Guest Column: Autistic need support, not pity
By LIZZY MILLER
T.S. Eliot was right: April is the cruelest month.
So maybe the lilacs haven't bloomed yet, and maybe any dead land in the area has turned into mud
by now, but the principle is the same: April is one of the most unintentionally cruel months of the 12.
It's Autism Awareness Month.
I, for one, am acutely aware of autism, and I don't need a special month to think about it, because I
I am one of the autistic adults that the president of Autism Speaks - an "organization" that despite its
name doesn't employ autistic people or allow their input - swears up and down don't exist.
I am one of the autistic adults who spent much of her youth being bullied for her differences. I am
fortunate that the only abuse I suffered was at the hands of my peers. Many autistic people today are
still hospitalized against their will simply for being autistic. They often are forcibly restrained and
suffer electric shocks in hopes of being "cured."
I am one of the autistic adults who is fortunate enough to have been born into a loving, supportive
family that did everything in their power to teach me the coping skills I needed to function in a
neurotypical world. Many parents of autistic children teach them that what they are is inherently bad
early on. Some of them end up killing their own children and get applauded for their "acts of mercy."
These parents tend to face drastically lighter prison sentences than parents who harm their
neurotypical children, if they're convicted at all.
I am one of the autistic adults who is proud to be fighting for the autism acceptance movement.
"Autism awareness" is not a laudable goal. Awareness is cheap. Anybody can put a puzzle piece
magnet on his car and call himself "aware." Being aware and accepting of autistic people as people
instead of puzzles takes more effort.
Many 'flavors' of autism
It's impossible for me to speak for all autistic people on most issues. Autism is a spectrum disorder,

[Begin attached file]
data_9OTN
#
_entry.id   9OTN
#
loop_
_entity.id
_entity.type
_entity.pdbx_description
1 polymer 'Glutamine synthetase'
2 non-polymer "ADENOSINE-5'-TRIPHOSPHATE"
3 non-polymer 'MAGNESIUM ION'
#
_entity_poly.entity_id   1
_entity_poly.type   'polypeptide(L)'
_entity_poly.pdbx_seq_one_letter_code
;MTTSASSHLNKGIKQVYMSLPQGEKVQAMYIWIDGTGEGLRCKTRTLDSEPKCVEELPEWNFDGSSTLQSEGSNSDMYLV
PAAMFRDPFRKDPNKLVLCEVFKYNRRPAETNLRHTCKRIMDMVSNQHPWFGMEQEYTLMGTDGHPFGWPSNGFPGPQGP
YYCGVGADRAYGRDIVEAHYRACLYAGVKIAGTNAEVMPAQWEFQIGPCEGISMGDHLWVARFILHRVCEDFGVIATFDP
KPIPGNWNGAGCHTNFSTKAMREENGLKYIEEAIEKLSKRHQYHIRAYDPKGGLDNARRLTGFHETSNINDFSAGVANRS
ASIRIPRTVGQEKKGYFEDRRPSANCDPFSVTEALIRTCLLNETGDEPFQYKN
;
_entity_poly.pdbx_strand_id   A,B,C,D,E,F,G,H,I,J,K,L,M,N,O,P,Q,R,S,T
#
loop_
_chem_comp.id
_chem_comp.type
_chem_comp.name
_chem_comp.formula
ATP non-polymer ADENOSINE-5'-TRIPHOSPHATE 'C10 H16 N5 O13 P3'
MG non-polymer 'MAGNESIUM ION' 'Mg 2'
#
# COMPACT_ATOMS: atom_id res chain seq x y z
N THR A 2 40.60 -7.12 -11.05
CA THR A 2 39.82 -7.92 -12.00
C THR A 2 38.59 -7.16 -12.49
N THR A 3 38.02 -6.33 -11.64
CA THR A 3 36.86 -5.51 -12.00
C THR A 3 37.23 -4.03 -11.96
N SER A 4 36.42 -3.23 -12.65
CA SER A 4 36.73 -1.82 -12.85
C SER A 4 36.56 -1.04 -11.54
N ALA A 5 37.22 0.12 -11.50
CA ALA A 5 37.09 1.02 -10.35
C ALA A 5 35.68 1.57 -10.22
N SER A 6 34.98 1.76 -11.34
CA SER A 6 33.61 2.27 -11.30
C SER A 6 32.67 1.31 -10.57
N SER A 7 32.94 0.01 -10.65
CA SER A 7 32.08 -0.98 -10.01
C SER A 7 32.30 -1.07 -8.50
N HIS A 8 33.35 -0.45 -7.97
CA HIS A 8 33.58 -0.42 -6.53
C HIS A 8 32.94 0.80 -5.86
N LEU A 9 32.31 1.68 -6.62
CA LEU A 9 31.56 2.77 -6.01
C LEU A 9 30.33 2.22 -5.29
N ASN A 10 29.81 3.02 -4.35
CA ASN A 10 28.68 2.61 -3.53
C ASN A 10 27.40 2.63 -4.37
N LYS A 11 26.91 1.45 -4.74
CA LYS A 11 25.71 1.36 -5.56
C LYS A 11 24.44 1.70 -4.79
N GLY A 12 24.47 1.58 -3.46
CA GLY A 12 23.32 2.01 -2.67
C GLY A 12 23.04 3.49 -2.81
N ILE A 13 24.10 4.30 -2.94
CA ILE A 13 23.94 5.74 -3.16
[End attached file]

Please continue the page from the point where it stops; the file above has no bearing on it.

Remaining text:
meaning there are as many flavors of autism as there are autistic people. There are, however, a few
things that I feel safe to say on behalf of the one in 166 people who have been diagnosed with an
autism spectrum disorder.
Do not pity us; it accomplishes nothing but harm. Help us by listening to us. Even those of us who
don't or can't speak have plenty to say; we simply need to be given the opportunity. Don't pretend to
know what's going on in our heads if you've never even bothered to ask.
We are not puzzles; we are people. We are not broken; don't fix us. There aren't neurotypical people
trapped inside us, waiting to be unlocked. We're just like you already, except we experience the
Oh, and watching "The Rain Man" doesn't count as research.
That said, I fully support therapies that genuinely help autistic people function in our neurotypical
society. It's just that attempts to "cure" us by making us just like everybody else are misguided at
best. The only thing autism "cures" accomplish is teaching autistic people to act neurotypical while
believing that they are broken.
As Eugene Marcus, an autistic writer, says, "the person who believes 'I will be real when I am
normal' will always be almost a person, but will never make it all the way."
I am real, and I am normal. I'm just not neurotypical.
Now can we please move on to fighting real epidemics?
Lizzy Miller is a spring semester intern at The Advocate.
CopyrightThe Advocate-Messenger 2008